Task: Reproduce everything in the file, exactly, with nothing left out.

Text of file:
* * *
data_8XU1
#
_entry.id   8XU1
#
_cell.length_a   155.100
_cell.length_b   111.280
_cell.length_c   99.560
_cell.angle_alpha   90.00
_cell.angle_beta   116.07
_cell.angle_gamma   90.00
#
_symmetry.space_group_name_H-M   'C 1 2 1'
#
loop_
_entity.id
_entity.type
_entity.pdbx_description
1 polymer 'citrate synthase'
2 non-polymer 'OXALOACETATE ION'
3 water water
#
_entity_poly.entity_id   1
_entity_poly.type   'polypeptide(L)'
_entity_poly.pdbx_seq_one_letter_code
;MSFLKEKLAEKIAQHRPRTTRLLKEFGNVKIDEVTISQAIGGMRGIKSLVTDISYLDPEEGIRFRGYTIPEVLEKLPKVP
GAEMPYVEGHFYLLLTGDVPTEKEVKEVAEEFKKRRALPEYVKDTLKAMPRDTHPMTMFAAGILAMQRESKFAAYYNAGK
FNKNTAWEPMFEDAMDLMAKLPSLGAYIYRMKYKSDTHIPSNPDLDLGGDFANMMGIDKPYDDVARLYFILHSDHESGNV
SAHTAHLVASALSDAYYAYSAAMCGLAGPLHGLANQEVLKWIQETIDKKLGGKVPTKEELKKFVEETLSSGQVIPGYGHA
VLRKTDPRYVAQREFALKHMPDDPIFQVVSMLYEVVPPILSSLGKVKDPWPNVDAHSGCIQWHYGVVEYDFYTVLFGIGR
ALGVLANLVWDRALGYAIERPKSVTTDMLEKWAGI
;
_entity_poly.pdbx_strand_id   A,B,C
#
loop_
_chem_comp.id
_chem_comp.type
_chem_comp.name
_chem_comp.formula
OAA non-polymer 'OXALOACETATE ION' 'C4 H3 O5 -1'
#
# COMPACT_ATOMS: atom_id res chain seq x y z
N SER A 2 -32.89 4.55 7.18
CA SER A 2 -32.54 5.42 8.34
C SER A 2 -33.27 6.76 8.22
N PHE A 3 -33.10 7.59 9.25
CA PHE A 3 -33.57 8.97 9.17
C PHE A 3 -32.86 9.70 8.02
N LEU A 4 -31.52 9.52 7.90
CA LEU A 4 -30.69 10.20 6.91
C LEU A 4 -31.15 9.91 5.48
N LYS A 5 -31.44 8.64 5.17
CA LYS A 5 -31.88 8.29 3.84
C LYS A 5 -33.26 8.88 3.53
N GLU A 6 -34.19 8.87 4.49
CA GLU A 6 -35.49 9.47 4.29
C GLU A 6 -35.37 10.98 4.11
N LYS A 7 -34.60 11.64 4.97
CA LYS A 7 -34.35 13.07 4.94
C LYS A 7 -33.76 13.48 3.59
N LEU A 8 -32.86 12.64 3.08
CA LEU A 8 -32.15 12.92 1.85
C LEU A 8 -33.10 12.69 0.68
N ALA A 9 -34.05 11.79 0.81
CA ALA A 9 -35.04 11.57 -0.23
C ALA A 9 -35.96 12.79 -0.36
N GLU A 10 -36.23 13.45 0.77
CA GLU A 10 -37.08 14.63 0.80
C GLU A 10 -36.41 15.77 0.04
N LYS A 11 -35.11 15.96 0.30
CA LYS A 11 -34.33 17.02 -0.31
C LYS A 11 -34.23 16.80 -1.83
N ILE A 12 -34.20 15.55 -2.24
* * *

data_8XU1
#
_entry.id   8XU1
#
_cell.length_a   155.100
_cell.length_b   111.280
_cell.length_c   99.560
_cell.angle_alpha   90.00
_cell.angle_beta   116.07
_cell.angle_gamma   90.00
#
_symmetry.space_group_name_H-M   'C 1 2 1'
#
loop_
_entity.id
_entity.type
_entity.pdbx_description
1 polymer 'citrate synthase'
2 non-polymer 'OXALOACETATE ION'
3 water water
#
_entity_poly.entity_id   1
_entity_poly.type   'polypeptide(L)'
_entity_poly.pdbx_seq_one_letter_code
;MSFLKEKLAEKIAQHRPRTTRLLKEFGNVKIDEVTISQAIGGMRGIKSLVTDISYLDPEEGIRFRGYTIPEVLEKLPKVP
GAEMPYVEGHFYLLLTGDVPTEKEVKEVAEEFKKRRALPEYVKDTLKAMPRDTHPMTMFAAGILAMQRESKFAAYYNAGK
FNKNTAWEPMFEDAMDLMAKLPSLGAYIYRMKYKSDTHIPSNPDLDLGGDFANMMGIDKPYDDVARLYFILHSDHESGNV
SAHTAHLVASALSDAYYAYSAAMCGLAGPLHGLANQEVLKWIQETIDKKLGGKVPTKEELKKFVEETLSSGQVIPGYGHA
VLRKTDPRYVAQREFALKHMPDDPIFQVVSMLYEVVPPILSSLGKVKDPWPNVDAHSGCIQWHYGVVEYDFYTVLFGIGR
ALGVLANLVWDRALGYAIERPKSVTTDMLEKWAGI
;
_entity_poly.pdbx_strand_id   A,B,C
#
loop_
_chem_comp.id
_chem_comp.type
_chem_comp.name
_chem_comp.formula
OAA non-polymer 'OXALOACETATE ION' 'C4 H3 O5 -1'
#
# COMPACT_ATOMS: atom_id res chain seq x y z
N SER A 2 -32.89 4.55 7.18
CA SER A 2 -32.54 5.42 8.34
C SER A 2 -33.27 6.76 8.22
N PHE A 3 -33.10 7.59 9.25
CA PHE A 3 -33.57 8.97 9.17
C PHE A 3 -32.86 9.70 8.02
N LEU A 4 -31.52 9.52 7.90
CA LEU A 4 -30.69 10.20 6.91
C LEU A 4 -31.15 9.91 5.48
N LYS A 5 -31.44 8.64 5.17
CA LYS A 5 -31.88 8.29 3.84
C LYS A 5 -33.26 8.88 3.53
N GLU A 6 -34.19 8.87 4.49
CA GLU A 6 -35.49 9.47 4.29
C GLU A 6 -35.37 10.98 4.11
N LYS A 7 -34.60 11.64 4.97
CA LYS A 7 -34.35 13.07 4.94
C LYS A 7 -33.76 13.48 3.59
N LEU A 8 -32.86 12.64 3.08
CA LEU A 8 -32.15 12.92 1.85
C LEU A 8 -33.10 12.69 0.68
N ALA A 9 -34.05 11.79 0.81
CA ALA A 9 -35.04 11.57 -0.23
C ALA A 9 -35.96 12.79 -0.36
N GLU A 10 -36.23 13.45 0.77
CA GLU A 10 -37.08 14.63 0.80
C GLU A 10 -36.41 15.77 0.04
N LYS A 11 -35.11 15.96 0.30
CA LYS A 11 -34.33 17.02 -0.31
C LYS A 11 -34.23 16.80 -1.83
N ILE A 12 -34.20 15.55 -2.24